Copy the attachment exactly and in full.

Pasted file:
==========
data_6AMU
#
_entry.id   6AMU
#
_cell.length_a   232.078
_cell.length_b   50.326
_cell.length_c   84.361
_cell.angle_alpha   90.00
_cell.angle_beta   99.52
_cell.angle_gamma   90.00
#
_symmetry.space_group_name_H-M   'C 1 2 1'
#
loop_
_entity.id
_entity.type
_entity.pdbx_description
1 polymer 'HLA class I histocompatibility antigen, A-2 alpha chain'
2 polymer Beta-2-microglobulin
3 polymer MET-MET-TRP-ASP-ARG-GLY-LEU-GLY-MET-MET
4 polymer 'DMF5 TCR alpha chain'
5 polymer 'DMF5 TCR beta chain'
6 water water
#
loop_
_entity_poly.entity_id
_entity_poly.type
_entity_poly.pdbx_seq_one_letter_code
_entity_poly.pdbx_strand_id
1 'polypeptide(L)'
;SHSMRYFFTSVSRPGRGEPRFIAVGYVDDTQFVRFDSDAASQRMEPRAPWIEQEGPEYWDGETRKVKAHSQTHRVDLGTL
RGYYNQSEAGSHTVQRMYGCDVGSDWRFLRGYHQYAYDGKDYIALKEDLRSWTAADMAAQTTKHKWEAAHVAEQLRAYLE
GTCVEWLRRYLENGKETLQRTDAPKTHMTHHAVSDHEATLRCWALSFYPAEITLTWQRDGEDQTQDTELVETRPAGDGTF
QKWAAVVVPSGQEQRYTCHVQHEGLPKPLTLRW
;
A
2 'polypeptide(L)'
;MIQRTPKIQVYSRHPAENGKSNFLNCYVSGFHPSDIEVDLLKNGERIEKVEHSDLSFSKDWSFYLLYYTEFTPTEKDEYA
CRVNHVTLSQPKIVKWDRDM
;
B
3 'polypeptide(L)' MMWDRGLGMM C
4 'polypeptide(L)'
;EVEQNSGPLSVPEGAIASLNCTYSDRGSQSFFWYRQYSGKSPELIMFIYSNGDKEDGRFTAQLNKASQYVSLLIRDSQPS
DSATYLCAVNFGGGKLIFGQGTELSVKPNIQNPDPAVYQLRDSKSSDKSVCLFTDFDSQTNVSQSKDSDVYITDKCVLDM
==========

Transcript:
data_6AMU
#
_entry.id   6AMU
#
_cell.length_a   232.078
_cell.length_b   50.326
_cell.length_c   84.361
_cell.angle_alpha   90.00
_cell.angle_beta   99.52
_cell.angle_gamma   90.00
#
_symmetry.space_group_name_H-M   'C 1 2 1'
#
loop_
_entity.id
_entity.type
_entity.pdbx_description
1 polymer 'HLA class I histocompatibility antigen, A-2 alpha chain'
2 polymer Beta-2-microglobulin
3 polymer MET-MET-TRP-ASP-ARG-GLY-LEU-GLY-MET-MET
4 polymer 'DMF5 TCR alpha chain'
5 polymer 'DMF5 TCR beta chain'
6 water water
#
loop_
_entity_poly.entity_id
_entity_poly.type
_entity_poly.pdbx_seq_one_letter_code
_entity_poly.pdbx_strand_id
1 'polypeptide(L)'
;SHSMRYFFTSVSRPGRGEPRFIAVGYVDDTQFVRFDSDAASQRMEPRAPWIEQEGPEYWDGETRKVKAHSQTHRVDLGTL
RGYYNQSEAGSHTVQRMYGCDVGSDWRFLRGYHQYAYDGKDYIALKEDLRSWTAADMAAQTTKHKWEAAHVAEQLRAYLE
GTCVEWLRRYLENGKETLQRTDAPKTHMTHHAVSDHEATLRCWALSFYPAEITLTWQRDGEDQTQDTELVETRPAGDGTF
QKWAAVVVPSGQEQRYTCHVQHEGLPKPLTLRW
;
A
2 'polypeptide(L)'
;MIQRTPKIQVYSRHPAENGKSNFLNCYVSGFHPSDIEVDLLKNGERIEKVEHSDLSFSKDWSFYLLYYTEFTPTEKDEYA
CRVNHVTLSQPKIVKWDRDM
;
B
3 'polypeptide(L)' MMWDRGLGMM C
4 'polypeptide(L)'
;EVEQNSGPLSVPEGAIASLNCTYSDRGSQSFFWYRQYSGKSPELIMFIYSNGDKEDGRFTAQLNKASQYVSLLIRDSQPS
DSATYLCAVNFGGGKLIFGQGTELSVKPNIQNPDPAVYQLRDSKSSDKSVCLFTDFDSQTNVSQSKDSDVYITDKCVLDM